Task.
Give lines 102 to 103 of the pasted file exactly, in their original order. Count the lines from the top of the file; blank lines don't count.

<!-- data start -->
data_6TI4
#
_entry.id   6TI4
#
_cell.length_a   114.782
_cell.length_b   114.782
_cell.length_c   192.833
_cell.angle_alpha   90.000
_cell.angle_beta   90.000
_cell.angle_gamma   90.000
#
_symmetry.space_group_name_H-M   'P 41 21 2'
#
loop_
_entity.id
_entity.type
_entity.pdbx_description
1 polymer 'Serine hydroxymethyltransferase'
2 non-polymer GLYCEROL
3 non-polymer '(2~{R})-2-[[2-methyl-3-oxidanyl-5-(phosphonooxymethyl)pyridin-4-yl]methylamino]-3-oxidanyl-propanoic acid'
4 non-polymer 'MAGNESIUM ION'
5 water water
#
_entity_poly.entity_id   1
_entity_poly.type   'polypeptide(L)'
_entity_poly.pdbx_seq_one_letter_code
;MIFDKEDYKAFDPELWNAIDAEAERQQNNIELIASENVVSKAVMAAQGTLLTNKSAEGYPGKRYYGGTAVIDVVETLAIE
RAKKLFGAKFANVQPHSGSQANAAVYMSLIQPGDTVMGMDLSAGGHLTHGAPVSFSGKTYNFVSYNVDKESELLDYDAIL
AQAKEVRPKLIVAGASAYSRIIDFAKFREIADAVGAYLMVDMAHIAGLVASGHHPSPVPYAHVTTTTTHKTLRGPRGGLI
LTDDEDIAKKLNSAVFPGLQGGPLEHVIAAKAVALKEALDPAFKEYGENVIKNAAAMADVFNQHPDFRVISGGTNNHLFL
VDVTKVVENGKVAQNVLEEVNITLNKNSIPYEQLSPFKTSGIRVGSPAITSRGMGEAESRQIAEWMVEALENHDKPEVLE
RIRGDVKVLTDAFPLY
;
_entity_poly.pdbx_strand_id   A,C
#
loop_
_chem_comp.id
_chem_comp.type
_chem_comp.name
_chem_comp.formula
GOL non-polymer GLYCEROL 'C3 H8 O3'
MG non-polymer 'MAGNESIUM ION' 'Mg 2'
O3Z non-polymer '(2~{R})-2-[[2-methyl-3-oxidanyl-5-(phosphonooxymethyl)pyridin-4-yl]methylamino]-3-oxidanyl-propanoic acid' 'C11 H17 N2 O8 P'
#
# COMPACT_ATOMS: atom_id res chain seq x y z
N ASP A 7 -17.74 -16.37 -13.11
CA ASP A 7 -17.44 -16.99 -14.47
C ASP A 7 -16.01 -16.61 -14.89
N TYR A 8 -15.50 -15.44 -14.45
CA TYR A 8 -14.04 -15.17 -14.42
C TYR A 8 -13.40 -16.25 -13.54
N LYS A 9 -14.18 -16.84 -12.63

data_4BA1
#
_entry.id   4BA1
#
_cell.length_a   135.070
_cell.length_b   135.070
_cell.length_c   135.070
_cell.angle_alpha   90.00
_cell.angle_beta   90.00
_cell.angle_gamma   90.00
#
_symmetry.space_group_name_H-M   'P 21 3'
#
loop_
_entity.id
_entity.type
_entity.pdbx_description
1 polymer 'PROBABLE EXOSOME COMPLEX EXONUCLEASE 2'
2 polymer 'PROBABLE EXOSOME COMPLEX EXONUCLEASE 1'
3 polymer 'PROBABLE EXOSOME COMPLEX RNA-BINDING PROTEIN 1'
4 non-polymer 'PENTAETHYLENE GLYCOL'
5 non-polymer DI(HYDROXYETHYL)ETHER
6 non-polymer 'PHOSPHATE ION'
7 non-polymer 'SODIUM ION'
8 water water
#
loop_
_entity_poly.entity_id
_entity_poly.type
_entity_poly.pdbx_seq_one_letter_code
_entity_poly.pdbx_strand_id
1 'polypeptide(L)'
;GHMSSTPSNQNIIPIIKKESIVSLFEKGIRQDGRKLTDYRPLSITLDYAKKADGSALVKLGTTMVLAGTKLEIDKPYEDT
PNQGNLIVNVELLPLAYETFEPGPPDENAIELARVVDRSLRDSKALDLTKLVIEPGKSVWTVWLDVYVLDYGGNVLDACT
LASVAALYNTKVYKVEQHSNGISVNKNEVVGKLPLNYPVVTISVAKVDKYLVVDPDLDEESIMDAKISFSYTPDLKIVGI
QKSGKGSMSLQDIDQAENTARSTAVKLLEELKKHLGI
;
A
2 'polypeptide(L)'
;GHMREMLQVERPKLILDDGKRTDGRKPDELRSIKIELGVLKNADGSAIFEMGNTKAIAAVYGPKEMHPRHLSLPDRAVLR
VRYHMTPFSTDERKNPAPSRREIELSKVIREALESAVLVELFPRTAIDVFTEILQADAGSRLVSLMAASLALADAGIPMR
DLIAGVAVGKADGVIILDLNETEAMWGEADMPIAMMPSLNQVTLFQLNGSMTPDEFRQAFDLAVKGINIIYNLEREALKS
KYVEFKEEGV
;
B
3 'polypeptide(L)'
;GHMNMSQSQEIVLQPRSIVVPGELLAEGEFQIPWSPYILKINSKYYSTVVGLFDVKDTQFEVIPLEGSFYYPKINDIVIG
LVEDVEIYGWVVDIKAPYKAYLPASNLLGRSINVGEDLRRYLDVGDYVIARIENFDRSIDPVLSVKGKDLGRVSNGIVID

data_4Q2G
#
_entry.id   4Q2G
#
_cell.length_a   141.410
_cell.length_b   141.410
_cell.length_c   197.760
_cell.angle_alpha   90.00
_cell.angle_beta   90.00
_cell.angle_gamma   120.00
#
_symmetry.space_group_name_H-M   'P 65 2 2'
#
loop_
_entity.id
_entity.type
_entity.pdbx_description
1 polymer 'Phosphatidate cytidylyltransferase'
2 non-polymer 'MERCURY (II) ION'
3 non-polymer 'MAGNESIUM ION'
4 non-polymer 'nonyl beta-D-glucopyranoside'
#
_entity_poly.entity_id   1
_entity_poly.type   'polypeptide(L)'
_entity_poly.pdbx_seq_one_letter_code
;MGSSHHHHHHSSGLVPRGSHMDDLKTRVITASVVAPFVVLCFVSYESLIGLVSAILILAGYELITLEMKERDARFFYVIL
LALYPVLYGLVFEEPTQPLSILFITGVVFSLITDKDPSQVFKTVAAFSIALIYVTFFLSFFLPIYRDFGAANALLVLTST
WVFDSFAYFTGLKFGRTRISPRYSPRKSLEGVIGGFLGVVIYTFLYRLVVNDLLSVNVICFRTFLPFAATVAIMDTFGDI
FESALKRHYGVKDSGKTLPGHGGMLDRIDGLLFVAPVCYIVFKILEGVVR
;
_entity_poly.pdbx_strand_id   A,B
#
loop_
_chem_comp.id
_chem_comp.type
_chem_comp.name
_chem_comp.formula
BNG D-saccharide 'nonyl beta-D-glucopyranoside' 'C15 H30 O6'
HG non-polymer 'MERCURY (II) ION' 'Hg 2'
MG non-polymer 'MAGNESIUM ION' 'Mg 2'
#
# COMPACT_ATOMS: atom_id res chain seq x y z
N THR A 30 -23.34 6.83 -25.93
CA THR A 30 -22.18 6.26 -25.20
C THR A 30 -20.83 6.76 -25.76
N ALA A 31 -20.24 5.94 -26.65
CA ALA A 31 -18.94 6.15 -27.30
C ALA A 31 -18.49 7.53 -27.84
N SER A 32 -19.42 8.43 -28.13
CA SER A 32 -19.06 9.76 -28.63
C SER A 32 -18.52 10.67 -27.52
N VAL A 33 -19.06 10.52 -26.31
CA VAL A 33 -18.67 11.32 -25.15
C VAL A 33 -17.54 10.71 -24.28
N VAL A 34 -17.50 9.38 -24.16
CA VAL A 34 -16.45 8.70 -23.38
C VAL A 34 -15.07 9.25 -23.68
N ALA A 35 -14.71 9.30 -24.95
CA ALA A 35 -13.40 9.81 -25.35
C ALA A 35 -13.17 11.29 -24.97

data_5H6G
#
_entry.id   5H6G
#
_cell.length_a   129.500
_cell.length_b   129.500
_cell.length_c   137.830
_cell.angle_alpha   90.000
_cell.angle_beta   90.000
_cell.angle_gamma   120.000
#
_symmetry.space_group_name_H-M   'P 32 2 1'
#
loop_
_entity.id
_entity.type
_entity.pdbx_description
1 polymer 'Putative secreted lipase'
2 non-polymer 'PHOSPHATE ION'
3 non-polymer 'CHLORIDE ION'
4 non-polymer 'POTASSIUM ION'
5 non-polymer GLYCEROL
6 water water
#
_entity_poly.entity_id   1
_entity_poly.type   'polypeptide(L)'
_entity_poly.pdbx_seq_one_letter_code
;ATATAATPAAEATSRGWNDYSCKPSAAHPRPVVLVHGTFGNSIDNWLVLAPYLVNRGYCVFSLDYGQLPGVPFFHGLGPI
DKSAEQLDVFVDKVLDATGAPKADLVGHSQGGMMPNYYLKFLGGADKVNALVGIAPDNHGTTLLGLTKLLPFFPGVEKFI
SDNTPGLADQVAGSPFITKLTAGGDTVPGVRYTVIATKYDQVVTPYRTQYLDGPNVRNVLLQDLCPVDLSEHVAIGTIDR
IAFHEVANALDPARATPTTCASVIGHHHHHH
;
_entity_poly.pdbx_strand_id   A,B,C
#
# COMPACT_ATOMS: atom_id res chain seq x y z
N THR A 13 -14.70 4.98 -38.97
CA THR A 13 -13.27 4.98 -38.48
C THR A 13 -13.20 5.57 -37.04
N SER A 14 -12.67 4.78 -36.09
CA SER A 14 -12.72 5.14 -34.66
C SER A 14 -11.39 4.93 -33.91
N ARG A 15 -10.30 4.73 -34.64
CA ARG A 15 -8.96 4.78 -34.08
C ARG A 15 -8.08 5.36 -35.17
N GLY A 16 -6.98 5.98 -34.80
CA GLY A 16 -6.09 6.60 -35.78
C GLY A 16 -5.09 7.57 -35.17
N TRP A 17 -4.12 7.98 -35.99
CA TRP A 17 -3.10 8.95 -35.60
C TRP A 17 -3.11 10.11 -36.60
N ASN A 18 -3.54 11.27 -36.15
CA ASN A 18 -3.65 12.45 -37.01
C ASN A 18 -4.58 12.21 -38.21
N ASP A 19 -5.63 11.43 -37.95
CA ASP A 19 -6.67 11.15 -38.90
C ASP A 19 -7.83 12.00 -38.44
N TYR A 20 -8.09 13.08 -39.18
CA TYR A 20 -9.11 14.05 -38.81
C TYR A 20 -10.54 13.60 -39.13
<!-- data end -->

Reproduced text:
#
_entry.id   4Q2G